Apologies for being late to the party on this particular one, but I think you’ll agree it’s worth revisiting.
Last week I became aware of Make Way Day 2020: A quick glance and its applicability to the urban experience is clear.
This is the mission statement as explained on social media: “We want to show how often people with disabilities, from all over the country, face obstructions caused by everyday objects left on the footpath —sandwich boards, bicycles, cars, bin bags, hedges, etc… This is about making a conscious, caring decision to make way on our streets for those who are less able.”
Very laudable, I’m sure you’ll agree. Not a word above could be dismissed by any right-thinking person. As you sit down and dunk your croissant in that lightly-sugared coffee you are probably tut-tutting at the kind of selfish oaf who’d dismiss such a message because their own particular interests have to be served before the common good is.
And yet, and yet.
Have you ever hopped out and clocked exactly where the car is — a footpath obstructed, a gateway temporarily, but definitely, blocked, an inconvenience caused — and had a brief pang of conscience, but still hurried on?
Be honest. We just want to know. This is not a judgemental forum. We seek the truth and the truth alone. You’ve done it, haven’t you? You’ve been that parker. Confess your sin and know the peace of honesty fill your heart.
And when you do park like that, and when you do hurry on, do you quell that pang of conscience by deploying any of the following arguments, either aloud to another person, or as a justification reverberating in the inner chambers of your mind?
The appeal to emptiness or ‘there’s nobody around’
“The street’s quiet, sure look at the time. There isn’t a soul around. You could park a bus here and it wouldn’t get in anyone’s way. If it were the middle of the day it’d be different; if there were people milling around I’d find somewhere else. But it’s OK to jam the car in there now because there’s nobody around, is there?”
The near-school dispensation or ‘my kids can’t walk that far’
“They’re only tots! Tots! You couldn’t expect them to walk 40 yards. Uphill. Not in this weather. Anyway, I’m hardly causing an obstruction at all. If you had to then you could squeeze past between the passenger-side door and the wall, just turn sideways. What’s the alternative, park down the hill and have the kids walk all the way up? That’s not a runner. You don’t seem to understand: my kids can’t walk that far.”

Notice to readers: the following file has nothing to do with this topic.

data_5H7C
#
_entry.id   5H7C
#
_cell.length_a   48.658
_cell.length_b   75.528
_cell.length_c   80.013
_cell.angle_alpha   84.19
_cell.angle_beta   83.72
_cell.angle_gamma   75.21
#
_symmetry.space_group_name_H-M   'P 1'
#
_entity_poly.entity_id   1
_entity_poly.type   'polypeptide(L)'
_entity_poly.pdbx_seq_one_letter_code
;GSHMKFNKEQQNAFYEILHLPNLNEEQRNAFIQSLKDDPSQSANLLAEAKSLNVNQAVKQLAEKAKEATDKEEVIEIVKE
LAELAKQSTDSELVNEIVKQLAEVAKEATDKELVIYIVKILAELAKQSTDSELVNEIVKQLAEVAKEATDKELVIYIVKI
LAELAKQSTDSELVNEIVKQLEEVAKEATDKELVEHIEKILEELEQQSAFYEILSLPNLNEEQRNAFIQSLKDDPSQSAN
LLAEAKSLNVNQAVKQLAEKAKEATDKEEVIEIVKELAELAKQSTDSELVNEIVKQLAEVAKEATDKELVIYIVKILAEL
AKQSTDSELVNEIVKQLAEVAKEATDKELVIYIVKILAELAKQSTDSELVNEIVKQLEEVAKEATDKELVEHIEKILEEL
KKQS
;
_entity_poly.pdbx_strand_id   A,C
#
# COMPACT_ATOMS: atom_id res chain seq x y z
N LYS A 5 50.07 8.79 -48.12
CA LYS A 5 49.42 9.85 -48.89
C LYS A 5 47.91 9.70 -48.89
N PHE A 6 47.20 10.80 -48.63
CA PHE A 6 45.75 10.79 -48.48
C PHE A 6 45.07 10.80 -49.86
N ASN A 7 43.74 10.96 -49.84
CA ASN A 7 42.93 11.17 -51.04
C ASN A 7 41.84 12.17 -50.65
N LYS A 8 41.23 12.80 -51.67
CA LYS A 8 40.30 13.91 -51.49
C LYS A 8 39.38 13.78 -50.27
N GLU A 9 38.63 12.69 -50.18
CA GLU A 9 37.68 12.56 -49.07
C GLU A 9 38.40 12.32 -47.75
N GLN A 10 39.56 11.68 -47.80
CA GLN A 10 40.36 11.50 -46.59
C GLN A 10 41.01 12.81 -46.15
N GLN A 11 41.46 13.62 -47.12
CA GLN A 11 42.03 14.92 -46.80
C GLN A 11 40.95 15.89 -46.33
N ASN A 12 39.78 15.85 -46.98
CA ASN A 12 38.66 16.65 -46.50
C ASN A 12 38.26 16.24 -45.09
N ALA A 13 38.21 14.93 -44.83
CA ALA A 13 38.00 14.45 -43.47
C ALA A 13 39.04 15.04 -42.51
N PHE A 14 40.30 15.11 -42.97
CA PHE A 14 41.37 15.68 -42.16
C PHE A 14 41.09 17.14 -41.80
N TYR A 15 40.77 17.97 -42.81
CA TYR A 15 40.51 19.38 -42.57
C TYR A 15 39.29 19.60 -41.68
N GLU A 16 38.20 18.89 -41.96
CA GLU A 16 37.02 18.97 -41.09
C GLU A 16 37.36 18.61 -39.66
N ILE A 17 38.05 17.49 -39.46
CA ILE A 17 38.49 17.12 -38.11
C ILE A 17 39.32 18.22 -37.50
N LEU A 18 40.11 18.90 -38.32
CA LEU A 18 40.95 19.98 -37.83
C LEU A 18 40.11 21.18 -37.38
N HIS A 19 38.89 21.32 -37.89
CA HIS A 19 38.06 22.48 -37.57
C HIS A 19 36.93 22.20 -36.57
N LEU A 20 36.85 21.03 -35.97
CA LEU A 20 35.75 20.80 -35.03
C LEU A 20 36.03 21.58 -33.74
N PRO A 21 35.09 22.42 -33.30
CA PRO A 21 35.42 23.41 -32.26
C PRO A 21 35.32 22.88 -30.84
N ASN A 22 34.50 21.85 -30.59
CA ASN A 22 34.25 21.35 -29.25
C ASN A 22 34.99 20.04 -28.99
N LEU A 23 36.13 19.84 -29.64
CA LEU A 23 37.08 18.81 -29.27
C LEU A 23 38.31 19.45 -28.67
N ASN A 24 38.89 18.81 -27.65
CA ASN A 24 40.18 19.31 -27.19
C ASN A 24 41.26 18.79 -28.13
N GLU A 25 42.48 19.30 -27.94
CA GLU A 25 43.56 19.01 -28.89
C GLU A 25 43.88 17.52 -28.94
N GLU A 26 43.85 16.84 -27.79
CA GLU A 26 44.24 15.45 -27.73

The light-hearted admission on the fly, or the ‘I’m just going’
“Sorry, sorry — you caught me. I’ll be out of your hair in a jiff, I just had to dash in and get a couple of coffees, and I don’t know what takes the girl that long, it’s only three skinny cappuccinos and a decaf latte with a chocolate dusting. Lovely day, isn’t it? Though it’s due to change tomorrow, I believe. We’ll be in short sleeves for the weekend, please God. Anyway, I’m just going.”
The reverse confrontation, or the ‘so what?’
“So what? What’s it to you? Are you some kind of traffic warden? Wouldn’t you want to be wearing some kind of uniform? That gear doesn’t suit you, I can tell you that, did you get dressed in the dark? I’ll park wherever I want, what are you going to do about it? Complain? Why don’t you ring the guards there, you don’t seem to have anything better to do with your time but go around and moan at people. I’ll leave my car where I want. So what?”
The partial colonisation or ‘it’s only one wheel on the disabled spot’
“But I’m not actually on the disabled spot. Not if you look. There are bags of room for a disabled car to park here, bags of room. Unless they’re parking a Rolls-Royce there, they’ll get in at their ease. At most — at most I’m just on one corner. It’s only one wheel on the disabled spot. What do you mean, room to open their doors?”
— Daniel Tighe (@Danielsvoyage28) September 25, 2020
The ‘produce an actual person for me who’s inconvenienced’ or ‘I’ll move if I have to’
“I know, yeah. I know. I see the sign. I’m not blind, you know? But if someone comes along I’ll move it then. I’m not going anywhere, sure, I’m right here, if they need me to move it on sure they only need to ask, no problem. If there’s someone who can’t get past I’ll be able to shift then. No problem. I’ll move if I have to. Is that fair enough?”
“Look love, I’m on a job here and there’s nowhere else to put the van, is there? Can you find me another place to park? If you can just let me know, and I’ll park there no problem, but I’ve work to do. Work, you know? I have to earn a living, I don’t know about you but I’m a working man. What am I supposed to do?”
The gift of invisibility or ‘my hazards are on’
“What’s wrong with you? Parking where? There? What’s the problem? Sure my hazards are on, everyone can see that. There’s no issue. Visible to everybody, for God’s sake, there’s no danger involved for anybody. Seriously, some people have nothing better to worry them. My hazards are on, for God’s sake.”
The statement of fact, or ‘sure, I’m there now’
“Sure, I’m there now.”
The last example was one which happened in my presence a few years ago in Cork, actually. A man pulled into a handicapped spot and when a woman challenged him — not aggressively, but by pointing out where he was parking — he simply shrugged and said: “Sure, I’m there now.”
In an odd way, I applaud this ignoramus because there’s no attempt to sugar-coat his selfishness. He did what he wanted to do and made no appeal of any kind, and there’s a certain freshness to that unvarnished honesty.
Fortunately, most people are aware that living in a civil society means something different. There are obligations and responsibilities, and we make our way through with people’s co-operation, not by ruling unilaterally that whatever suits us takes precedence.
Credit to Make Way Day 2020. And here’s to making every day a Make Way Day, no matter what time of the year it is.